Avi Shlaim, (shown at left below) professor emeritus of international relations at St. Antony's College, Oxford University, is the author of Israel and Palestine: Reappraisals, Revisions, Refutations and The Iron Wall. He remembers Sharon this way in The Guardian:
"President George W Bush famously described Sharon as 'a man of peace.' For the last 40 years the Arab-Israeli conflict has been my main research interest, and I have not come across a scintilla of evidence to support this view. Sharon was a man of war through and through, an Arab-hater, and a pugnacious proponent of the doctrine of permanent conflict. Following his rise to power Sharon therefore remained what he had always been -- the champion of violent solutions.
"The dominant preoccupation of Sharon's premiership was the 'war on terror' against militant Palestinian groups. No peace negotiations with the Palestinian Authority took place between 2001 and 2006, and Sharon regarded this as something to be proud of. To his way of thinking negotiations necessarily involve compromise, and he consequently avoided them like the plague. ...
"His enduring legacy has been to empower and embolden some of the most racist, xenophobic, expansionist, and intransigent elements in Israel's dysfunctional political system."
Sharon's legacy will long be a topic of "controversy." The question remains, however, as to why Sharon was kept on life support for eight years and one week. That is a societal and finally, a theological, question, which every society needs to face.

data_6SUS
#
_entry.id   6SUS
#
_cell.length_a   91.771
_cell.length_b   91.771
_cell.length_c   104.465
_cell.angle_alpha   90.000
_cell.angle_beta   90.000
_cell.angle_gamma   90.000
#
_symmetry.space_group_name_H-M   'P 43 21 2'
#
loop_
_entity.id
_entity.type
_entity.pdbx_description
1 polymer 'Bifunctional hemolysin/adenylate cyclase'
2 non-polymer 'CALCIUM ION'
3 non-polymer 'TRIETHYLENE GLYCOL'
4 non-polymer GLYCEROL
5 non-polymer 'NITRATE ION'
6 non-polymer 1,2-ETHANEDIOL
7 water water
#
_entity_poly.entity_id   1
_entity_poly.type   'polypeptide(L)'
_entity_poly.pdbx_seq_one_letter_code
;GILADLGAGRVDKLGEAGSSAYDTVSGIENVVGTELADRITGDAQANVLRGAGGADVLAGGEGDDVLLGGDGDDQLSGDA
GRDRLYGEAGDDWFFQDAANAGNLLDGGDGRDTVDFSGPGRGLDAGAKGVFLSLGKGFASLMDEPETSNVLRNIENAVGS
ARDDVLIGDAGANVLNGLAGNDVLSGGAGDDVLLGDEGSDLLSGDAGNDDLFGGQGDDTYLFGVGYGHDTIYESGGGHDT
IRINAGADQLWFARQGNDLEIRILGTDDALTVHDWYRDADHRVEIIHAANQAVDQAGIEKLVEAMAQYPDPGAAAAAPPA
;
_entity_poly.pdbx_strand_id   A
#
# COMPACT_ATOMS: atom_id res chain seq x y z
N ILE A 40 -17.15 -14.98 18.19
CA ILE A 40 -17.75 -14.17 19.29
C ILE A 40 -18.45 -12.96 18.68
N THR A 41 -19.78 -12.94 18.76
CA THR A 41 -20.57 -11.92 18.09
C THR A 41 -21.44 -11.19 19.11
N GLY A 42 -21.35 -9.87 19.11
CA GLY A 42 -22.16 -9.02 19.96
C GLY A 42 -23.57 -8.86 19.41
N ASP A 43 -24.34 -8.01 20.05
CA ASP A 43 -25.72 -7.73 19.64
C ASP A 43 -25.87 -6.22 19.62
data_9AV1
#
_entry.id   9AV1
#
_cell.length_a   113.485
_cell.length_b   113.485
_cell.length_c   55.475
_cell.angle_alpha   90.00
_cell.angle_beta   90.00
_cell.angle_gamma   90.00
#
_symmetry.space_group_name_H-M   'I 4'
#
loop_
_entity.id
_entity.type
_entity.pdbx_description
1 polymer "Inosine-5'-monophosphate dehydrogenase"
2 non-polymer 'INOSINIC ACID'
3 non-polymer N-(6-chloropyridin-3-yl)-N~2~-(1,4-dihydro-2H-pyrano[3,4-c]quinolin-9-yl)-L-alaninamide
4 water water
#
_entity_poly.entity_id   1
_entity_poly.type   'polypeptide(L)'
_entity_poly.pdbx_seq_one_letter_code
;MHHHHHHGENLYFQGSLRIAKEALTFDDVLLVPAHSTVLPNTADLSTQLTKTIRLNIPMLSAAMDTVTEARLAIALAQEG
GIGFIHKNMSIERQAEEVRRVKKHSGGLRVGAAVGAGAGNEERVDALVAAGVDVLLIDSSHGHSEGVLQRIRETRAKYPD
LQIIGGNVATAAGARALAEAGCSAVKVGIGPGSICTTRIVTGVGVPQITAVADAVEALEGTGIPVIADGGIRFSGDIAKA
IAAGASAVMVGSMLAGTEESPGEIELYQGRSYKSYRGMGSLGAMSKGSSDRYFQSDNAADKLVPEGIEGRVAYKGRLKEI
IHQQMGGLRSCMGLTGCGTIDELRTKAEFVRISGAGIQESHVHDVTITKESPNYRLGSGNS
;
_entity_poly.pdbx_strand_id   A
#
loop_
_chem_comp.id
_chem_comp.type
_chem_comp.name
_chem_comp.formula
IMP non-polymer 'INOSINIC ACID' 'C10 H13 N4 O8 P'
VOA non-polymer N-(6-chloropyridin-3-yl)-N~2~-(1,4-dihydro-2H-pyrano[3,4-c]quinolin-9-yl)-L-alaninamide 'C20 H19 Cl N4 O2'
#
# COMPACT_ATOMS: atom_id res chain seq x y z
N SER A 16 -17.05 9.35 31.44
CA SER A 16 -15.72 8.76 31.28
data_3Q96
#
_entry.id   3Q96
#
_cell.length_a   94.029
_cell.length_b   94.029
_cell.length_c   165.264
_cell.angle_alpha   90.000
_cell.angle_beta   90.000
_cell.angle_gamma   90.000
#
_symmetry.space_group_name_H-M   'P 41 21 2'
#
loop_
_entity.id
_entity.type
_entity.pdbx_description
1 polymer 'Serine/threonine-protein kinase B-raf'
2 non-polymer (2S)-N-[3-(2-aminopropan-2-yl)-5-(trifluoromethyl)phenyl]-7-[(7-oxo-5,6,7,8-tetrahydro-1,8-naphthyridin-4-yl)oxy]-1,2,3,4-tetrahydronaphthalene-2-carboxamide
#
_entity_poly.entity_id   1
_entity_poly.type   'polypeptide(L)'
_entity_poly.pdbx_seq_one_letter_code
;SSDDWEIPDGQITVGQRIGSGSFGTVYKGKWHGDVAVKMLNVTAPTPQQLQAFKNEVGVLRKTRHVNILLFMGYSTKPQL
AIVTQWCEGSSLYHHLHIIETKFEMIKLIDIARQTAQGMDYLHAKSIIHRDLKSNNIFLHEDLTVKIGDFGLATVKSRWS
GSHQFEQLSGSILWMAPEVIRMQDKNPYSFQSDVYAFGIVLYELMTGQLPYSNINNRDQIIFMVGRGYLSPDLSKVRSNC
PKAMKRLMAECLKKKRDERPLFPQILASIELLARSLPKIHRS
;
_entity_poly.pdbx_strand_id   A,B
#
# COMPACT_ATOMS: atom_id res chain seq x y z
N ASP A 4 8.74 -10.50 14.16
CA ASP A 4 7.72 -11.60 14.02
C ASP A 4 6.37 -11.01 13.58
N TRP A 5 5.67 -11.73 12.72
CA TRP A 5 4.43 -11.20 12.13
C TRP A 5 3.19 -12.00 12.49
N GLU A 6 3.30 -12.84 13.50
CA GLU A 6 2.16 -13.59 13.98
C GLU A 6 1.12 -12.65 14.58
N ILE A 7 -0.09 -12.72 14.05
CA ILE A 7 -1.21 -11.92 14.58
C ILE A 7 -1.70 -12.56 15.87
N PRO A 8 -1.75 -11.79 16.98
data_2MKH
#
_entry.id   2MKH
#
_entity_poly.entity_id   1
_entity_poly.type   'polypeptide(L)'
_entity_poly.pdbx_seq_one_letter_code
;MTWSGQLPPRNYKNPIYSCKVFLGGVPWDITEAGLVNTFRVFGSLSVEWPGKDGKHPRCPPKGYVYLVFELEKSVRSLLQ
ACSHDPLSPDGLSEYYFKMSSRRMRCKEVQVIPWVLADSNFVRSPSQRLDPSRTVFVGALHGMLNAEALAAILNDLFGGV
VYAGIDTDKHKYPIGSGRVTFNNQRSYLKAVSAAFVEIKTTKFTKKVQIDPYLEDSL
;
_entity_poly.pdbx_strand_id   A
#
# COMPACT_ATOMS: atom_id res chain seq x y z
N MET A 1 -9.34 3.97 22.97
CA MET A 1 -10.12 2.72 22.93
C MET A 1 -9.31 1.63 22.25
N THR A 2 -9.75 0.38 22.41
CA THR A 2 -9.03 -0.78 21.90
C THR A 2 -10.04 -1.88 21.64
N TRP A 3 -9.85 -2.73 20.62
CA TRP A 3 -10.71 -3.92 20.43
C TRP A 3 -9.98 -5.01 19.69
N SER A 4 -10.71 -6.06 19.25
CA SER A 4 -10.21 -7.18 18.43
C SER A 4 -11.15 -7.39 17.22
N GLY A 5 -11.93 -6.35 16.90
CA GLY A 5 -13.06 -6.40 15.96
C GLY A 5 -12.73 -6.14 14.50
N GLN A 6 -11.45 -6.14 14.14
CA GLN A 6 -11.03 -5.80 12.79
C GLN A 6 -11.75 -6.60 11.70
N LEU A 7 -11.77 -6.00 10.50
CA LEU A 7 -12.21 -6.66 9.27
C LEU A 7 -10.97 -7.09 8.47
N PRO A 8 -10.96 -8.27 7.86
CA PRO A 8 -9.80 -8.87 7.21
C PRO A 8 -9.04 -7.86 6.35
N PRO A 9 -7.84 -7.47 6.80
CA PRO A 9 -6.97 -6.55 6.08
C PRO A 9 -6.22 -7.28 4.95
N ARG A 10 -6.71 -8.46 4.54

Time's posting by Alice Park is appropriately entitled Life vs. Living: Lessons from Sharon's Last Years in a Coma. It provides background for that discussion:
"Traditionally, [in Israel] the concept of brain death didn't exist, as death is considered the simultaneous shutting down of the body's primary functions -- from the pumping of blood to breathing and thinking. But with the introduction of technology to keep some body systems working -- such as the heart and lungs -- the need to redefine death became critical.
"And the idea of brain death -- similar to a death caused by a heart that stopped beating or lungs that stopped breathing -- seeped into the culture and legal system as Sharon hung on. In 2009, the Israeli government passed the Brain-Respiratory Death Law that addressed religious concerns about defining the line between life and death and the latest medical knowledge.
"It required that several brain scans and other techniques would have to verify an irreversible lack of brain activity in order to declare the patient brain dead. The law was an attempt to encourage organ donation from patients whose bodies were otherwise healthy, but whose brains had all be ceased to function.
"Even with the new medical criteria, however, some Israelis found it hard to relinquish religious concepts of life and death, and continued to find any life, even in a vegetative state, worth preserving."